17 Under the facts of this case, the bankruptcy court did not 18 abuse its discretion when it found that, because it had granted 19 stay relief to Pacifica, Serron's ability to propose and confirm a 20 plan of reorganization was lost. Continuing the bankruptcy case 21 where there is no possibility of reorganization cannot be in the 22 best interest of the creditors.

23 The UST had, earlier in the bankruptcy case, moved for 24 dismissal because Serron had failed to comply with its duty to 25 file documents and reports about its operations. The UST has a 26 statutory duty and authority to require, monitor and seek court 27 enforcement of a chapter 11 debtor's compliance with the UST's 28 guidelines and reports. 28 U.S.C. § 586(a)(3)(D). Although the -12- 1 UST withdrew its motion when Serron complied with its demands, at 2 the hearing on September 22, 2011, the UST informed the bankruptcy 3 court that Serron again was in arrears on its obligations to 4 provide information. It is of no moment that there was no current 5 motion from the UST to dismiss the case. The Panel long ago 6 recognized that a bankruptcy court has the authority, sua sponte, 7 to dismiss a bankruptcy case for cause. Tennant v. Rojas (In re 8 Tennant), 318 B.R. 860, 869 (9th Cir. BAP 2004) ("Section 105(a) 9 makes 'crystal clear' the court's power to act sua sponte where no 10 party in interest or the United States trustee has filed a motion 11 to dismiss a bankruptcy case."); see also C-TC 9th Ave. P'ship v. 12 Norton Co. (In re C-TC 9th Ave. P'ship), 113 F.3d 1304, 1312 (2d 13 Cir. 1997) ("When the record is sufficiently well developed to 14 allow the bankruptcy court to draw the necessary inferences to 15 dismiss a Chapter 11 case for cause, the bankruptcy court may do 16 so."). Serron was offered an opportunity at the September 22, 17 2011 hearing to respond to the UST's allegation about its failure 18 to comply with reporting requirements, but did not challenge the 19 UST's assertion or request more time to comply. The bankruptcy 20 court could therefore properly conclude that, under 21 § 1112(b)(4)(H), cause also existed to dismiss the bankruptcy case 22 for Serron's failure to comply with the UST's information 23 requests.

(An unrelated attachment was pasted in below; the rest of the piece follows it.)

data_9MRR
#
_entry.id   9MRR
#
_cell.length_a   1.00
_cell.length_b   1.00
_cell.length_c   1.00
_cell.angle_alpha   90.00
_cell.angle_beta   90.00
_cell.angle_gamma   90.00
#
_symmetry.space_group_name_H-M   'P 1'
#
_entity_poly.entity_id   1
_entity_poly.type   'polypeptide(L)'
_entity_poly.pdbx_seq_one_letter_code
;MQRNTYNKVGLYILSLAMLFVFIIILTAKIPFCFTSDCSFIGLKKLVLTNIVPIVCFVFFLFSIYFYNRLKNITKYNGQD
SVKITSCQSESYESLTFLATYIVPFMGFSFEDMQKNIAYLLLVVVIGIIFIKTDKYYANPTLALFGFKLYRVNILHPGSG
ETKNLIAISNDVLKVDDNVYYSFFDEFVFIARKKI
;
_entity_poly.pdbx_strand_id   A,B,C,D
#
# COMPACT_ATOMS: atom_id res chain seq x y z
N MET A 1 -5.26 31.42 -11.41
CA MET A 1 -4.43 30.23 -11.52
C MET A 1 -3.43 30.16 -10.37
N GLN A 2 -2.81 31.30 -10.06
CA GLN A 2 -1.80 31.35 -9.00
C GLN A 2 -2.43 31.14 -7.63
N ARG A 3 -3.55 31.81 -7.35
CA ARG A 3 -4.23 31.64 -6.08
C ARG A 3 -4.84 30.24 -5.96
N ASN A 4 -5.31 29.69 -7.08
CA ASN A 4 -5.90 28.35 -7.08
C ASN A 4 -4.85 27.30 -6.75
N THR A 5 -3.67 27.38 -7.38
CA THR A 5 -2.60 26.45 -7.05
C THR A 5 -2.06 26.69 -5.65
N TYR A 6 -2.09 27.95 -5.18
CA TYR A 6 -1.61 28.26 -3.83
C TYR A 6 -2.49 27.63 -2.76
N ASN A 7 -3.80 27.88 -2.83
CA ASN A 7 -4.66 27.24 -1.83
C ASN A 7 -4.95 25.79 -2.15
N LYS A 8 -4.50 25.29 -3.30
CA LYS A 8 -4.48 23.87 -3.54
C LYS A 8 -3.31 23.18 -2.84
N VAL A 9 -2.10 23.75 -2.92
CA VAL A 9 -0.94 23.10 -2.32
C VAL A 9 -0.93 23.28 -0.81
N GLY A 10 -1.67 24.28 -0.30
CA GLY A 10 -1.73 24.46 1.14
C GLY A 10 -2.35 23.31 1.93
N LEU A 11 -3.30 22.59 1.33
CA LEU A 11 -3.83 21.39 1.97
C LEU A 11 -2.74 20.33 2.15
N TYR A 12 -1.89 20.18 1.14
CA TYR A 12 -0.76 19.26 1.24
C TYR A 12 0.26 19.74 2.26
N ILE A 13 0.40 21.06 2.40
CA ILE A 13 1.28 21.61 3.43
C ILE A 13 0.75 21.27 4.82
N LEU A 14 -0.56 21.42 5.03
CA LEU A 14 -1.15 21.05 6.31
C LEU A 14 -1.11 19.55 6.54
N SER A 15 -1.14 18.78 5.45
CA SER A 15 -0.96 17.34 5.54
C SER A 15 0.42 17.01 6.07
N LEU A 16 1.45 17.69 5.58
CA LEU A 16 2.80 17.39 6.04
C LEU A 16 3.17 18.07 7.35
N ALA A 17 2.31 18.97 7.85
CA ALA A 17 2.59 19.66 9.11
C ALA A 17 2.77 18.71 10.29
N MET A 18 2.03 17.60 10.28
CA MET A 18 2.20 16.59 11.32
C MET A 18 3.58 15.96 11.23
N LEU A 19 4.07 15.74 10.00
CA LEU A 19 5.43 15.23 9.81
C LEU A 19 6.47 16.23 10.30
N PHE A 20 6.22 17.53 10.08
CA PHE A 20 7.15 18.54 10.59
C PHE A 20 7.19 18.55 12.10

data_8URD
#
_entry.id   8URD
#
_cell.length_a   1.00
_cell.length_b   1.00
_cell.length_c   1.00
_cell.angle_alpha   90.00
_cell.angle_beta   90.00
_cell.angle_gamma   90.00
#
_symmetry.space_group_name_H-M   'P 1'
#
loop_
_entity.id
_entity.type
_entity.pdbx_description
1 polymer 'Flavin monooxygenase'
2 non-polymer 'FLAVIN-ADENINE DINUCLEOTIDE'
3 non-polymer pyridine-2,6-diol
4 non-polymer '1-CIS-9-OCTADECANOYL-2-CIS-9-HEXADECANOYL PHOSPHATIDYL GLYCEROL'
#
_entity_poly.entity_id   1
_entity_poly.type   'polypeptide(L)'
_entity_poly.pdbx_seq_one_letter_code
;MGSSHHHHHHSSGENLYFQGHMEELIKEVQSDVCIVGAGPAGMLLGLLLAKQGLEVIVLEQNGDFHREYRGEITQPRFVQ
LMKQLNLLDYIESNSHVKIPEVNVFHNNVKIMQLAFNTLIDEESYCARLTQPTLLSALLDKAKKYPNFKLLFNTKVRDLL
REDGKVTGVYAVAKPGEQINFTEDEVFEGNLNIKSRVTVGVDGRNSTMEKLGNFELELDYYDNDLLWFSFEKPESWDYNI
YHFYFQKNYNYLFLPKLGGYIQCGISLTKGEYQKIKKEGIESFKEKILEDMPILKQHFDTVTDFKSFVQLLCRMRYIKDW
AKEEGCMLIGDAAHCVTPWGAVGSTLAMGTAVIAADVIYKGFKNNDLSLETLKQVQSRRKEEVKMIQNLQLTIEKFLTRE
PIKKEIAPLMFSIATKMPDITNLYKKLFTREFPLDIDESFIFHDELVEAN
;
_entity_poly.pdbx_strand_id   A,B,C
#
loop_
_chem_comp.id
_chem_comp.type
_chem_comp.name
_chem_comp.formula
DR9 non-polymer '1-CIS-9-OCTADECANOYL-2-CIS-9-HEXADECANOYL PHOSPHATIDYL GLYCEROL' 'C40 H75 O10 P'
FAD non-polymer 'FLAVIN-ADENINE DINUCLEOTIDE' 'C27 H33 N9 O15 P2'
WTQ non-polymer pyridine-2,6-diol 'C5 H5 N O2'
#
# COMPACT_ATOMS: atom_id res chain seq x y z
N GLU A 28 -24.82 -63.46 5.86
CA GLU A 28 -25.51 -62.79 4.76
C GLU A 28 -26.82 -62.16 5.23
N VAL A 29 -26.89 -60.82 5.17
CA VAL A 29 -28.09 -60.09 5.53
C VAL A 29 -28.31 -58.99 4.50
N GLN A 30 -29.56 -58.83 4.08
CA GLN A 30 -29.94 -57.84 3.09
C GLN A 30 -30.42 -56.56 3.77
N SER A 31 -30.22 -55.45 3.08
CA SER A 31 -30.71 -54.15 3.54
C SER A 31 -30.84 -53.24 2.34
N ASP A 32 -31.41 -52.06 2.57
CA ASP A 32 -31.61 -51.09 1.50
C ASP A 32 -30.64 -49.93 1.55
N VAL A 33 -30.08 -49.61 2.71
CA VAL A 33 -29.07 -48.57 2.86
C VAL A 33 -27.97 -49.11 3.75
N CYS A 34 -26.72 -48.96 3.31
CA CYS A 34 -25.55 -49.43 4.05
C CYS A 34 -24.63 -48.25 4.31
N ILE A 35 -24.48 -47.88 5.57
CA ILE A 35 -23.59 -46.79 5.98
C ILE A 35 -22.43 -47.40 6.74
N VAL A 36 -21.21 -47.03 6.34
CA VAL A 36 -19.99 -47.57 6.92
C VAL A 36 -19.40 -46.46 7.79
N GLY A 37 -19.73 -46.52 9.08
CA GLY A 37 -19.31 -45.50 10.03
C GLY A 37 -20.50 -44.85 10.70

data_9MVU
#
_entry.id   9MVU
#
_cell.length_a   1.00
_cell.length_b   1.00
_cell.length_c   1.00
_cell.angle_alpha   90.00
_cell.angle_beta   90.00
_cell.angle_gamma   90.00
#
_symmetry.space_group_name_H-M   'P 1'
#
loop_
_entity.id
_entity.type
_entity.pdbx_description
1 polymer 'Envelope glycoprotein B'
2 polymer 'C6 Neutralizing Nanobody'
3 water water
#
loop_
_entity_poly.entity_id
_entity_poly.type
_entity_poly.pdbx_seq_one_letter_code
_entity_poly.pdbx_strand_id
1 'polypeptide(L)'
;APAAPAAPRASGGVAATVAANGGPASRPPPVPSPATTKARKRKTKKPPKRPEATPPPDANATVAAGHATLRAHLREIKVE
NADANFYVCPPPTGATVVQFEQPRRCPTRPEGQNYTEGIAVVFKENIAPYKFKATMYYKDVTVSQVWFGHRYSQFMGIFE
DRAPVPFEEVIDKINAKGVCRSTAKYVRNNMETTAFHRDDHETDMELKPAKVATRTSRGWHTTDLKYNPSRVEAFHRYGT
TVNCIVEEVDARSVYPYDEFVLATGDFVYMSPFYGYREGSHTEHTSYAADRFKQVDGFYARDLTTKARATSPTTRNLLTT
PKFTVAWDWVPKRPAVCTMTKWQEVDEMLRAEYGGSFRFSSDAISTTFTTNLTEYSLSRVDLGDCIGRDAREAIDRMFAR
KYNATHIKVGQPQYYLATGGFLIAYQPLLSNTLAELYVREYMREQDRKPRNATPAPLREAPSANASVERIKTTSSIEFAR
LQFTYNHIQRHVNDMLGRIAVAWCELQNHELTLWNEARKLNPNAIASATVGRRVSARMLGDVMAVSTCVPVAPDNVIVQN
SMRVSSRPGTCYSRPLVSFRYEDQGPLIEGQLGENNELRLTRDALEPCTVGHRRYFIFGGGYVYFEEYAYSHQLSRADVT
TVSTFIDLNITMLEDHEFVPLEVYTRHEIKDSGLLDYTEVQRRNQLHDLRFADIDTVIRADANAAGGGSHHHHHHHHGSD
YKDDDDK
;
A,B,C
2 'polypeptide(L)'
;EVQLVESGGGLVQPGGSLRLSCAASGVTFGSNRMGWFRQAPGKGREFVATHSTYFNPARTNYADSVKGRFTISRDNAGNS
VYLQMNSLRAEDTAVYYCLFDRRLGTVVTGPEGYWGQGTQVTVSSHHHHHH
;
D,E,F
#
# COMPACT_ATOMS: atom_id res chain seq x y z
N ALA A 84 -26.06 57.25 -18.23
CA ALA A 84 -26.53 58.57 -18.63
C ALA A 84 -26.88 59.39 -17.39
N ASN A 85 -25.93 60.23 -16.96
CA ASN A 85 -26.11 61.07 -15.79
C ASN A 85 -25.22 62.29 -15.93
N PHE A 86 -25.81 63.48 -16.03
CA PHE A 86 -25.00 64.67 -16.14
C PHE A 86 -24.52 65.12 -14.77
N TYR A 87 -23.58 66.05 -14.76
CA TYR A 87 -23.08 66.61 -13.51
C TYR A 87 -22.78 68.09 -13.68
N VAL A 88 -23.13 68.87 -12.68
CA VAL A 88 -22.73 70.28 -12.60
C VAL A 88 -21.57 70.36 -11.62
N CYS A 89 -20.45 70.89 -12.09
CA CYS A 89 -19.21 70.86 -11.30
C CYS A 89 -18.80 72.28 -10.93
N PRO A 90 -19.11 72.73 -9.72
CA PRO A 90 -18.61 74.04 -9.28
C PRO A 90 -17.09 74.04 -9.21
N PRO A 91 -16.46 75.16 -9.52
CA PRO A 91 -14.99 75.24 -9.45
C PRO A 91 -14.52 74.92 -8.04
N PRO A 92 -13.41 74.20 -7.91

24 In sum, Serron has not provided any argument or authority to 25 support its challenge to the bankruptcy court's order dismissing 26 the case. Moreover, the bankruptcy court's order is consistent 27 with the statutory provisions governing dismissals in chapter 11, 28 § 1112(b), and the court's findings and conclusions in this case -13- 1 were not illogical, implausible, or without support in the 2 inferences that may be drawn from the facts in the record.


4 The bankruptcy court did not abuse its discretion in 5 dismissing Serron's chapter 11 bankruptcy case. We AFFIRM.